Mendelssohn: Piano Sextet in D, Op. 110

Our rating 
5.0 out of 5 star rating 5.0

COMPOSERS: Mendelssohn
LABELS: Ideale Audience
WORKS: Piano Sextet in D, Op. 110; Piano Concerto No. 1 in G minor, Op. 25; Symphony No. 3 in A minor, Op. 56 (Scottish); plus bonus Stravinsky: Three Movements from Petrushka
PERFORMER: Yuja Wang (piano); Kirill Troussov (violin), David Aaron Carpenter Maxim Rysanov (viola), Sol Gabetta (cello), Leigh Mesh (double bass); Verbier Festival Orchestra/ Kurt Masur (Verbier Fesitval, 2009)
CATALOGUE NO: Ideale Audience 307 9248

Advertisement

The mixture here of seriousness, high spirits and virtuosity suits Mendelssohn well. On this showing, the absence from general programming of his Sextet Op. 110 has everything to do with its unusual instrumentation and nothing to do with its quality – any early 19th-century composer would  have been happy to write this work, but for a 15-year-old it’s almost as astonishing as the Octet of the following year. One forgives the keyboard triplet-mania in the first movement, but there is nothing to forgive in the Adagio where Mendelssohn’s lyricism shines.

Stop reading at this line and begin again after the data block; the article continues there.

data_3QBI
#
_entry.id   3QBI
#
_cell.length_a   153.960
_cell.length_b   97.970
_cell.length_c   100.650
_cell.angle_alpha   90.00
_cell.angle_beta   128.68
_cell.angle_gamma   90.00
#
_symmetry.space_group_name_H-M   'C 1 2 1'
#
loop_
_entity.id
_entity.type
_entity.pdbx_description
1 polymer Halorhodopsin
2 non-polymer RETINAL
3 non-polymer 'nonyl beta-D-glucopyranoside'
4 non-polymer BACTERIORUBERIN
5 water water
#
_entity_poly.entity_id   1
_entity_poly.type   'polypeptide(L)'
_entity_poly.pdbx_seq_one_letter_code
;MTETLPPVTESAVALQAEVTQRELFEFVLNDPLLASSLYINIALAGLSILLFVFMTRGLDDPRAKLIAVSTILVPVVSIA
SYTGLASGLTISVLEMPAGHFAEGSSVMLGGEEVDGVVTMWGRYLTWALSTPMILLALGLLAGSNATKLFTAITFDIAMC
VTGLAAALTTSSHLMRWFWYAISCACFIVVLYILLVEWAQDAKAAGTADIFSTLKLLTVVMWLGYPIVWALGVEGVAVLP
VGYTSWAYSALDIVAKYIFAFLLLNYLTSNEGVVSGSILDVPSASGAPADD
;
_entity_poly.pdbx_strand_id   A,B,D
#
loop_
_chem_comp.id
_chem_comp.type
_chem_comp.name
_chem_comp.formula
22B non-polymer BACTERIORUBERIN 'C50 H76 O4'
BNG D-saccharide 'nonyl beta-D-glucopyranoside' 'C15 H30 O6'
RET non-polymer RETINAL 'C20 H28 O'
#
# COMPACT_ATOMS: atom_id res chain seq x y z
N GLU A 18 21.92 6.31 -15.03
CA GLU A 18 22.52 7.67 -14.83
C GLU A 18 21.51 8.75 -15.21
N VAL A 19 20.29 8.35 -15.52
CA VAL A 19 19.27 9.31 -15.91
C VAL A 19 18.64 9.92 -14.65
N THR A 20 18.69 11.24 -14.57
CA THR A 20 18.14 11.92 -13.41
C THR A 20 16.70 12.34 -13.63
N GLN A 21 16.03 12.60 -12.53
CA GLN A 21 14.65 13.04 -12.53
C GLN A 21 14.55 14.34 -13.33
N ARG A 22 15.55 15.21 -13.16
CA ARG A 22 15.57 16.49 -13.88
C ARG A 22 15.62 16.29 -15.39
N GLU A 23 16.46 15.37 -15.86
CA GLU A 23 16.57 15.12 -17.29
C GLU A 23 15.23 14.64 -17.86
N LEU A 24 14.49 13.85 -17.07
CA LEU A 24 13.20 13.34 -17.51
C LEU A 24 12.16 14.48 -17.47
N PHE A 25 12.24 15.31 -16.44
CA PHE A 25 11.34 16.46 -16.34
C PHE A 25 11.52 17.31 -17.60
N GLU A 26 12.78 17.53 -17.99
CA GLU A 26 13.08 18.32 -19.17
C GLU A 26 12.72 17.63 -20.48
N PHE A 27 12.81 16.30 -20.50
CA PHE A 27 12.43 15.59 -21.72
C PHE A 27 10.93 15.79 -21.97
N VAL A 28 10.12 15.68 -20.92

In this work and in the First Concerto the young Chinese pianist Yuja Wang excels with brilliant fingerwork, light pedaling and discreetly intelligent touches of rubato. Too often Mendelssohn’s double octaves are a signal to pianists to jam the right foot down – not here, where they are not only accurate but phrased. No praise is too high for her bonus performance of the Three Movements from Petrushka, a feast of athletic pianism but with due value placed on the underlying melancholy of the work. She is undoubtedly a major talent.

Advertisement

In the Scottish Symphony Kurt Masur exerts an easy, grandfatherly authority over his young orchestra, who obviously understand his sometimes mysterious manual choreography and reward him with a sparkling performance and some stylish wind playing, from the first clarinet especially. The camerawork is a touch fussy for my taste – in the Stravinsky I got rather tired of hand shots from below. But what a pleasure to watch a young pianist so free of gesturing or grimacing! Roger Nichols